Slept like a sailor and woke up late. Waited for the ebb to ebb, then raised DM's sail. Needed help shoving her bow out hard because it was windy already and she was being shoved up against the dock. Three people readily agreed to help, so then we were on our way again. At the end of Mare Island Strait we turned to port, and averaged 5.1 knots all the way to Pittsburgh Yacht Club, where we are staying the night.

    Saw lots of interesting scenery on the way. No freighters, only a few sailboats. Saw this

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    Very friendly people here at the Pittsburgh Yacht Club, and it is beautifully maintained. Thank you to Sharky, a pretty blond woman who also gave me the Club WiFi code. A hot shower at the end of a sweaty day in the sun. What could be nicer? The slips here next to the yacht club are owned by the city of Pittsburgh and cost 50 cents/foot for the first night. I was told that the second night is free, even on your way back from the Delta, but don't quote me because I didn't see it in writing.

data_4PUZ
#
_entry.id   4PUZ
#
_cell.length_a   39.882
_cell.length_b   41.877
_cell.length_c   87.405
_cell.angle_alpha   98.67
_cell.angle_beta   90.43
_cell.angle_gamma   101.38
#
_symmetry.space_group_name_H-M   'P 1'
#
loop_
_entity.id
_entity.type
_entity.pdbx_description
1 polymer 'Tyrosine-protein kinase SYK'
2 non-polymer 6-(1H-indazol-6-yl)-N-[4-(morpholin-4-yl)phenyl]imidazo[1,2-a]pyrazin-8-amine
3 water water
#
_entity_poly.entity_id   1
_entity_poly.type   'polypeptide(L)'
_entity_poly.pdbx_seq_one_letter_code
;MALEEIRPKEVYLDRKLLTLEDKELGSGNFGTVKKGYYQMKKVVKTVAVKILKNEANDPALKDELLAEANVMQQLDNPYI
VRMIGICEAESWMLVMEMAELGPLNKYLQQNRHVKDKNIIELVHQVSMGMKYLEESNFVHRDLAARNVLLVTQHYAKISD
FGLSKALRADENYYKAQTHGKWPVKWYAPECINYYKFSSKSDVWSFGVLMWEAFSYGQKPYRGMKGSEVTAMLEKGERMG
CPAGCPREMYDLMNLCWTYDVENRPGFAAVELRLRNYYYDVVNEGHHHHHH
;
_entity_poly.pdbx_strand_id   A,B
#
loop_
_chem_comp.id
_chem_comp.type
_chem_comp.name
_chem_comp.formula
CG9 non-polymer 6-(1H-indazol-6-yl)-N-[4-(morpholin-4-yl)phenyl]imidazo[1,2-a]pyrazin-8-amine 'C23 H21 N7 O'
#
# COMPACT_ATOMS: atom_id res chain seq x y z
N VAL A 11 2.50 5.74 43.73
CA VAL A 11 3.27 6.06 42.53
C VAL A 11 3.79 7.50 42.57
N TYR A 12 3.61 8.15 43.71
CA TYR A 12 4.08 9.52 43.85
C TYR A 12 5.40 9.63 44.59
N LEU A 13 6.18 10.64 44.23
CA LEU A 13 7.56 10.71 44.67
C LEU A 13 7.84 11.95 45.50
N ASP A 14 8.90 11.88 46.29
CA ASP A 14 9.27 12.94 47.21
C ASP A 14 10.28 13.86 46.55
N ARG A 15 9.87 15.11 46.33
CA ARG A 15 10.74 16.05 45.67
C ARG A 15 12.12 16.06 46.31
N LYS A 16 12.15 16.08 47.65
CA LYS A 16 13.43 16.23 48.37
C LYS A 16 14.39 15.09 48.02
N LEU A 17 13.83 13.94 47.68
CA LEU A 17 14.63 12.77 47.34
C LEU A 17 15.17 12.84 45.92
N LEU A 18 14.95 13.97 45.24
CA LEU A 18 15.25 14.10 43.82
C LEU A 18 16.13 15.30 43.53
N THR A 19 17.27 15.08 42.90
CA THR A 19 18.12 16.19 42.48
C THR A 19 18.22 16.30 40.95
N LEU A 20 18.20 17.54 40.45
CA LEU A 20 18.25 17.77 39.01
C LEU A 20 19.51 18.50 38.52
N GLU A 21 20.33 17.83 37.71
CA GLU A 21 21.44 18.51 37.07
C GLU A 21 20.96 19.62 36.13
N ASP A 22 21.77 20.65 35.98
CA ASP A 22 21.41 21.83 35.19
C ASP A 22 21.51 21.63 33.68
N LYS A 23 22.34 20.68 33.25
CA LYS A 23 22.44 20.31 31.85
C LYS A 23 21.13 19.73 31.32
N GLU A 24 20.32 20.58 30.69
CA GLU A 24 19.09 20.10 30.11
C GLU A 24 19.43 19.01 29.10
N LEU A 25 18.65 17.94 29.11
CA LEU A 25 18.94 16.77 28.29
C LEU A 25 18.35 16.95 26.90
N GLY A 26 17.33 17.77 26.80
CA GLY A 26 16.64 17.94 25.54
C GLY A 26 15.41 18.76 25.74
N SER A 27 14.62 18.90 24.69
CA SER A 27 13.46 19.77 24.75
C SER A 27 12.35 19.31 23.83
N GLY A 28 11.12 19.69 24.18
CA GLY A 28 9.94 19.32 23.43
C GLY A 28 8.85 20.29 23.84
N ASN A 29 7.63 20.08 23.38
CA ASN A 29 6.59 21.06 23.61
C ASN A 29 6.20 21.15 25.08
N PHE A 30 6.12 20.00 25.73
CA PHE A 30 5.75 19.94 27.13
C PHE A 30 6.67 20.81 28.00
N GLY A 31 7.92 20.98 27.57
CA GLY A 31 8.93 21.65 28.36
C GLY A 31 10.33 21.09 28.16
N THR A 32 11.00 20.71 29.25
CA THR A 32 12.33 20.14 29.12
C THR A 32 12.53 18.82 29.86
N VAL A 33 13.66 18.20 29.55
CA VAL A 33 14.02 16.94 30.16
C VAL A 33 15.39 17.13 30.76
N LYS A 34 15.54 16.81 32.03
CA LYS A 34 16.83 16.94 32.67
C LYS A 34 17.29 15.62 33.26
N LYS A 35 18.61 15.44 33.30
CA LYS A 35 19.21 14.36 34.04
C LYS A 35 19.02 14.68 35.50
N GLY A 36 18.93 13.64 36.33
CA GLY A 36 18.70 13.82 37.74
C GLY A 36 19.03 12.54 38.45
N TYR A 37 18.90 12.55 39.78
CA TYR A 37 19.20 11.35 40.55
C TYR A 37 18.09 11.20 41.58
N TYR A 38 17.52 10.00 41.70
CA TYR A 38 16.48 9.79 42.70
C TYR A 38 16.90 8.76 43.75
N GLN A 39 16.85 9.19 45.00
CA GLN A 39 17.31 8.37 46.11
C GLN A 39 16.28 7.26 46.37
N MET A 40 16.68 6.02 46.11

Tomorrow? I head to N 37 90000, W 121 609, the Cunningham Yacht Club in Discovery Bay. Mike and Jacqueline are visiting their children but plan to return on Saturday. So I have time to anchor out for a night on the way, somewhere in between here and there. Mike says there are lots of nice places along False River and that I only have to call on channel 9 for the Railroad Bridge to open sesame before I reach Indian Slough. Really? I can't wait.
    Last edited by Philpott; 07-18-2019 at 08:48 PM.

  5. #145
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    Sep 2007
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    Quote Originally Posted by Philpott View Post
    Drove over to Berkeley Marine Center today with a friend. Who was there on top of his new little boat with a very deep draft?

    Name:  Ryan on his new boat.JPG
Views: 120
Size:  259.0 KB

    Ryan Nelson of Rogue Rigging. He’s going to come out single and doublehanding with the SSS next season, as soon as he addresses some minor details. Like a mast. And rigging. The tailor’s children have no clothes and all that.